Victor 9000/Sirius 1
This computer is known by 2 names. The original name is Sirius 1 and later both the company and the computer were renamed Victor 9000.
This 1982 computer was designed in part by Chuck Peddle. Chuck Peddle is the inventor of the MOS 6502 CPU which he first used on the MOS KIM-1 and later used in the computers of Commodore (VIC-20, 64 and PET series), Apple (1, II and III ), Atari 8-bit line, Acorn 8-bit line and many more. In 1980, he left Commodore (which MOS took over) to start a new company, Sirius Systems Technology.
The Sirius 1 is based on an Intel 8088 5MHz processor and has a whopping 128K memory (up to 896K). It runs CP/M-86 and MS-DOS. In Europe, especially in the UK, they were sold by ACT and sales were good enough for ACT to develop their own computer, the ACT Apricot.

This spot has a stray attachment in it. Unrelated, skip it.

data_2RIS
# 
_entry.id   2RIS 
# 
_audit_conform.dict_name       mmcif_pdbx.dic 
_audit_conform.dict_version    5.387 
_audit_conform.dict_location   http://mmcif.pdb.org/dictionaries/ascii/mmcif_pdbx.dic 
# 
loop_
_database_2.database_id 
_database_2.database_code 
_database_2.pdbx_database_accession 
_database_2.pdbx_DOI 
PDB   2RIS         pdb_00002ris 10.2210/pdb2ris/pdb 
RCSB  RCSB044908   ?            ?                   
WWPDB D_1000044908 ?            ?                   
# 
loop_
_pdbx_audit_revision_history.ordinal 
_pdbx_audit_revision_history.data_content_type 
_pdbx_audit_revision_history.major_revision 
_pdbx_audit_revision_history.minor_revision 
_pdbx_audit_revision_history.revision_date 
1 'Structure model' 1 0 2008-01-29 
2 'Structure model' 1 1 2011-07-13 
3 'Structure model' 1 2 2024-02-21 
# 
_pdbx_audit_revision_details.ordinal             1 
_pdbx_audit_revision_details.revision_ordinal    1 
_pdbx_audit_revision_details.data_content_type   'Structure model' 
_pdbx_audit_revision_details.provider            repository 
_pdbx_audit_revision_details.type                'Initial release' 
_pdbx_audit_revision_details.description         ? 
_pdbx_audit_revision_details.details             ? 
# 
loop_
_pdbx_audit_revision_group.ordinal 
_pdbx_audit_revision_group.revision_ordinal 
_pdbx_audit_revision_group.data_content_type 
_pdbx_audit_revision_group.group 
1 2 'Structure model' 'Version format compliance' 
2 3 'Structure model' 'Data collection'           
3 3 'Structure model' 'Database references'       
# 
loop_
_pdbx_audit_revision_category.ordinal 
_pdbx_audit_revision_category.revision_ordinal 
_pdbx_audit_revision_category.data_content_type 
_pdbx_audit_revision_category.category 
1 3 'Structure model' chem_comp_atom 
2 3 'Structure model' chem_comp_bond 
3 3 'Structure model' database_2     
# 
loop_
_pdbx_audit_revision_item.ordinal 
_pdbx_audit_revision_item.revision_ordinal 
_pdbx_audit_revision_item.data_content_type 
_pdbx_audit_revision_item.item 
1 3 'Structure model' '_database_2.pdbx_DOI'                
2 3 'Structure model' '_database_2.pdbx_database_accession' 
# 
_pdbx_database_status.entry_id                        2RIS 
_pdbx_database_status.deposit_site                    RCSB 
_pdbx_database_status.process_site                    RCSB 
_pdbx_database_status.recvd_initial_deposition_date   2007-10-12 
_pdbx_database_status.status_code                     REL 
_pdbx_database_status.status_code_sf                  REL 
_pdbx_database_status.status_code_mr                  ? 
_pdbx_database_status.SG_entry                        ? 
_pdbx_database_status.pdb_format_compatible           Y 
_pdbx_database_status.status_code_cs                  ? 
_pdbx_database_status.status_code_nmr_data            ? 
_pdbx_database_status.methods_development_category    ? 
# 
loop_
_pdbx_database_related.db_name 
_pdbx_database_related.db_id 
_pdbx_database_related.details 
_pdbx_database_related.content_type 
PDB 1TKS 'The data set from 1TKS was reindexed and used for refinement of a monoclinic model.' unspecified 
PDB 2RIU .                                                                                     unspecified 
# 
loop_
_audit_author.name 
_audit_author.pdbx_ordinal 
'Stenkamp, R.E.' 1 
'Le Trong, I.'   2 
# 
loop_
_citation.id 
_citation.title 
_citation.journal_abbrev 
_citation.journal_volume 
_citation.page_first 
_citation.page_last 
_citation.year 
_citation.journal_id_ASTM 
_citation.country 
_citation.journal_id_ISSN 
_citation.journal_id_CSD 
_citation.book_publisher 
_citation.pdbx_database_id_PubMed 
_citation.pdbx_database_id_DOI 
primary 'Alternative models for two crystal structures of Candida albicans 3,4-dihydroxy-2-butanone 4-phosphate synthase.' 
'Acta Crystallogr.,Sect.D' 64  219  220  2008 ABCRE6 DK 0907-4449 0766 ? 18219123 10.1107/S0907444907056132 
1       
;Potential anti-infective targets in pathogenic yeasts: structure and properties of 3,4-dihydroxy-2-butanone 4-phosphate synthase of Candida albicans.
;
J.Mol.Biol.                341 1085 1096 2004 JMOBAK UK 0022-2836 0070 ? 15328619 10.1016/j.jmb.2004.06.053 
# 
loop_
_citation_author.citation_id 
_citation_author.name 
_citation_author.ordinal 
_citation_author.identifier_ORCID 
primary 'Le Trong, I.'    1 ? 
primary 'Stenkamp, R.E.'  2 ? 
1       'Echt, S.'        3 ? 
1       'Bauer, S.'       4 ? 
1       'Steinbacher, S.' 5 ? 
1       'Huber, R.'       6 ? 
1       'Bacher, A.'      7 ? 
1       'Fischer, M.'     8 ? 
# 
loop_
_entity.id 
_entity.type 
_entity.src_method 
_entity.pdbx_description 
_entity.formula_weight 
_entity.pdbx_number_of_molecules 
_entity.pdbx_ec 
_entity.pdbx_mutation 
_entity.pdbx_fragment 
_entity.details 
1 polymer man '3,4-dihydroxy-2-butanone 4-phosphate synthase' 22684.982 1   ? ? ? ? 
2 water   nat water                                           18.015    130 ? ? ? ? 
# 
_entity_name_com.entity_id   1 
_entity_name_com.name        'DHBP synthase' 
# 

By the end of 1982, Sirius was selling 2,000 computers a month. But competing with big blue (IBM) was not possible. Also, the Sirius/Victor was not compatible with IBM. Some say it's technically a superior machine with much higher storage capacity on 5.25-inch drives (1.2MB on a single-sided drive, 2.4MB on double-sided!), higher-resolution graphics (800x400), and even a display with 80 or 132 columns.
This meant that, even after the name change to Victor, the company ran into financial difficulties in 1983 and filed for bankruptcy in 1984.